September 30, 2022


  • A viral TikTok showed what appeared to be a broken window on a Southwest flight.
  • The broken piece was actually the plastic barrier, which an airplane expert said is “non-structural.”
  • The passenger said she was given a $300 flight voucher by the airline.

A passenger on a Southwest flight posted a TikTok which quickly went viral for what appeared to be a shattered window, but later explained that it was only the plastic layer that broke.

The passenger was headed from Tucson, Arizona to Las Vegas when she said she put her hand on the window next to her seat, instantly breaking the plastic mattress.

“As soon as my elbow applied any slight pressure, as soon as that was happening, the whole window broke, shattered, the whole thing,” he said. TikTok explains the situation.

Later in the video, she said a flight attendant contacted the pilot and assured her there were no cabin pressurization issues and they were safe to complete their flight to Las Vegas.

Southwest did not immediately respond to Insider’s request for comment.

Joaquim Martins, a professor at the University of Michigan and an expert on aircraft design, told Insider that while he has never seen a plastic barrier break on an airplane before, it posed no safety threat.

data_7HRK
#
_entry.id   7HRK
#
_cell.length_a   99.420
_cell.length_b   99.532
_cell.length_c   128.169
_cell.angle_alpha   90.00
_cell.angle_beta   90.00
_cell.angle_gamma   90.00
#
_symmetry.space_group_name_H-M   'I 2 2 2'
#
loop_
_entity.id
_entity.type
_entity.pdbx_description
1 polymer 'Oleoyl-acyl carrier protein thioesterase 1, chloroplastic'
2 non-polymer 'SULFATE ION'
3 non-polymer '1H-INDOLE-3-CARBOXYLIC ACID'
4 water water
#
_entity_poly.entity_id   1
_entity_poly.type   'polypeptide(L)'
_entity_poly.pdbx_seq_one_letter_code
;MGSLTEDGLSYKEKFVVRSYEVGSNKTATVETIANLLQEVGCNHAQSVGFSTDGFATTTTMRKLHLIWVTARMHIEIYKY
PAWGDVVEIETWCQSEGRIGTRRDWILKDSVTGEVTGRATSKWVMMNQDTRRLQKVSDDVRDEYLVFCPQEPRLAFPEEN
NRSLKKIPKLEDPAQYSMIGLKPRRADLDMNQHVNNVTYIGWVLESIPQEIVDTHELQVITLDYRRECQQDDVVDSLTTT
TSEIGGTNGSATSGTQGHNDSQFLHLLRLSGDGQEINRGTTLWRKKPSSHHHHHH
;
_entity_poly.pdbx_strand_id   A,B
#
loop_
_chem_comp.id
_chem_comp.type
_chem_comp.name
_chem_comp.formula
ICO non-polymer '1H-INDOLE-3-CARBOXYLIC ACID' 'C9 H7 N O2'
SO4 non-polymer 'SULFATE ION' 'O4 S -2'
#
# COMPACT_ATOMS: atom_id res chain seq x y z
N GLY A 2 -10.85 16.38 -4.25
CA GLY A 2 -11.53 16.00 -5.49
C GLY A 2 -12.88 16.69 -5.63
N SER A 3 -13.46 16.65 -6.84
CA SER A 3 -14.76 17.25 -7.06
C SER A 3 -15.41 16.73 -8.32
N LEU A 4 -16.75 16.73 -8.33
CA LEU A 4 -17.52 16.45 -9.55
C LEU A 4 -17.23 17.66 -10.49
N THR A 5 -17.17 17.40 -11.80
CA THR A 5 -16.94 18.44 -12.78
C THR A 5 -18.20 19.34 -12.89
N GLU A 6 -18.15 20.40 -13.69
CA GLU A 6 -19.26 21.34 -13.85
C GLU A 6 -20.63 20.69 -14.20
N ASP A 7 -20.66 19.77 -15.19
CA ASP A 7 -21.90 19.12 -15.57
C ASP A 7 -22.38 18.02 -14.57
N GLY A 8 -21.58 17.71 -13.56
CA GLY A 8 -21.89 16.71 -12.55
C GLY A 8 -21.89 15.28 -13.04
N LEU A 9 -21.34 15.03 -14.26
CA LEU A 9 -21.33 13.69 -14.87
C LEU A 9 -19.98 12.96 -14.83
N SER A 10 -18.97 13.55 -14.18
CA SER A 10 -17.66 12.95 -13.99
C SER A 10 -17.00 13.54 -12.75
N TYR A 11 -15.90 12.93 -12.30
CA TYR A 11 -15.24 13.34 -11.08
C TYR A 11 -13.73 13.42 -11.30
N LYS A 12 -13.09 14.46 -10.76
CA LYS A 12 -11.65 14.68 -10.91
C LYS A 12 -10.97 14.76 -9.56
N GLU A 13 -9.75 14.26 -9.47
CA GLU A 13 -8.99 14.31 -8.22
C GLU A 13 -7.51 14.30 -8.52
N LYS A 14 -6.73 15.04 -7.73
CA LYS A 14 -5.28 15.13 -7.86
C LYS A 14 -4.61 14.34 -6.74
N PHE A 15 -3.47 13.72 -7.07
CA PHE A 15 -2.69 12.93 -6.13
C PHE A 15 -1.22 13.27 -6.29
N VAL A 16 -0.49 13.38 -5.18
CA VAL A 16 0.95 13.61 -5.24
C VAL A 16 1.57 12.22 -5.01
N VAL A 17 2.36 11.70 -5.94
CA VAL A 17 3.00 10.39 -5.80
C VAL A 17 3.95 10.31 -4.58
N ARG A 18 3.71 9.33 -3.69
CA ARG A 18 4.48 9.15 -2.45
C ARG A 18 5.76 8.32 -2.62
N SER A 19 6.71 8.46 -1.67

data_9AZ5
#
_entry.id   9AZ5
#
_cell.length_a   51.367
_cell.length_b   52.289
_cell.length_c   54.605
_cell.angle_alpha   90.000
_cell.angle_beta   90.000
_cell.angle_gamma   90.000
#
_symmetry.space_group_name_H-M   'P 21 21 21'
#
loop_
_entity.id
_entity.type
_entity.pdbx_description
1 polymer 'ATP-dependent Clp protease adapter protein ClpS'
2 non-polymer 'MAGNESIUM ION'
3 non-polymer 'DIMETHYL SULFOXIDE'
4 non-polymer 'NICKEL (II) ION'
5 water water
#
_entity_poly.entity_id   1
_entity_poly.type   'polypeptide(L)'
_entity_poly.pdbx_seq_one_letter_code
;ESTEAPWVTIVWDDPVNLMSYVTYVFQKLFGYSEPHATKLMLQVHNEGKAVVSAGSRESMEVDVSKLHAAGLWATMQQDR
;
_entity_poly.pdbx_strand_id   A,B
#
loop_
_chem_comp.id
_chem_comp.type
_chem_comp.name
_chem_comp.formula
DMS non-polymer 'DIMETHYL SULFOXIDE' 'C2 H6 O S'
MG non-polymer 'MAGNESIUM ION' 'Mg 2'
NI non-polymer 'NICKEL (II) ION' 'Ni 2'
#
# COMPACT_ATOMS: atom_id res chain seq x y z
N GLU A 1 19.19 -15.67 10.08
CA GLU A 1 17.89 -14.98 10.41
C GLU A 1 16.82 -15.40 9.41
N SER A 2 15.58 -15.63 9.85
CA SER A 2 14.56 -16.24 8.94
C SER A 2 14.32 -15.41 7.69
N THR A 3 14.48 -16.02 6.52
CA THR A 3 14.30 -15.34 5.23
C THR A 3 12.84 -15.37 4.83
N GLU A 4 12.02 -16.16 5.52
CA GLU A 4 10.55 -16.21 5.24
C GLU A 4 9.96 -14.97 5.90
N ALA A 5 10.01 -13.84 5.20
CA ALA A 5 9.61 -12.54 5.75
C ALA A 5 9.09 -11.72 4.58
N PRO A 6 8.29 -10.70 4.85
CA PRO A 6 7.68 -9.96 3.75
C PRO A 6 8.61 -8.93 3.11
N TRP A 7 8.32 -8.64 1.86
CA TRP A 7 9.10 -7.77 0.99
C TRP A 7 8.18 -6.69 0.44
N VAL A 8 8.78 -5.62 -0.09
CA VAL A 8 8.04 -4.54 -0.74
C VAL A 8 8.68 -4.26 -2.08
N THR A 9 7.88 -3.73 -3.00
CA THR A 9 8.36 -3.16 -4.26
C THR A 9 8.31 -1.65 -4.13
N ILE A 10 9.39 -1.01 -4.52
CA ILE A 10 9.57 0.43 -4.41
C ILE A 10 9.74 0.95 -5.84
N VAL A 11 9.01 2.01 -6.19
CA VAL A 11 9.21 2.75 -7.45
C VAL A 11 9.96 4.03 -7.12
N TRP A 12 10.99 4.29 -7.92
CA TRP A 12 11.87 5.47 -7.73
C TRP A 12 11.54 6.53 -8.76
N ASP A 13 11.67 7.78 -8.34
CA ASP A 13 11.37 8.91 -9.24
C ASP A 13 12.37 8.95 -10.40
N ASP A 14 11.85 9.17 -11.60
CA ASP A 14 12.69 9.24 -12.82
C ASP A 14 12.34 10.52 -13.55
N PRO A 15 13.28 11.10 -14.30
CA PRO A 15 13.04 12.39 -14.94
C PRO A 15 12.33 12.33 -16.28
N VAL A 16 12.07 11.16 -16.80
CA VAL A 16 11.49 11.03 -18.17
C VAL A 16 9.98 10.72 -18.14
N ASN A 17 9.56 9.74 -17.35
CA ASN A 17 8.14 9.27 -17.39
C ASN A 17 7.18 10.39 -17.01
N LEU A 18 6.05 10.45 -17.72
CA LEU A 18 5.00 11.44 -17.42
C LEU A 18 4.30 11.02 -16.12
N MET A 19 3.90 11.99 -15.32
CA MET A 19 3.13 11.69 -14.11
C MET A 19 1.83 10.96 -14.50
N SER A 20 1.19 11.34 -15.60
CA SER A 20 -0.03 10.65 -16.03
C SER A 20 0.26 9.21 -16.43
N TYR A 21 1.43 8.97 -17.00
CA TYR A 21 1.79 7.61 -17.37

Martins said the plastic part of the window is unaffected by cabin pressure. Instead, the outer glass window absorbs all the force.

Breaking nonstructural objects on airplanes is “absolutely normal,” Martins said, and the video’s virality likely stemmed from the shock of what appeared to be a broken window.

Martins clarified that if it was the actual glass panel, “she would have sucked things up and she would have had to wear an oxygen mask.”

In 2018, a Southwest passenger killed after being partially sucked out of a window that broke after the plane’s left engine exploded in mid-air.

In the TikTok explaining the incident, the passenger said Southwest grounded the plane for repairs — Martin said that’s standard practice when anything on a plane breaks.

“There are many items that are perfectly safe to fly, but they need to be repaired before they fly,” Martin said.

The passenger said she received a $300 flight voucher from Southwest after the incident.



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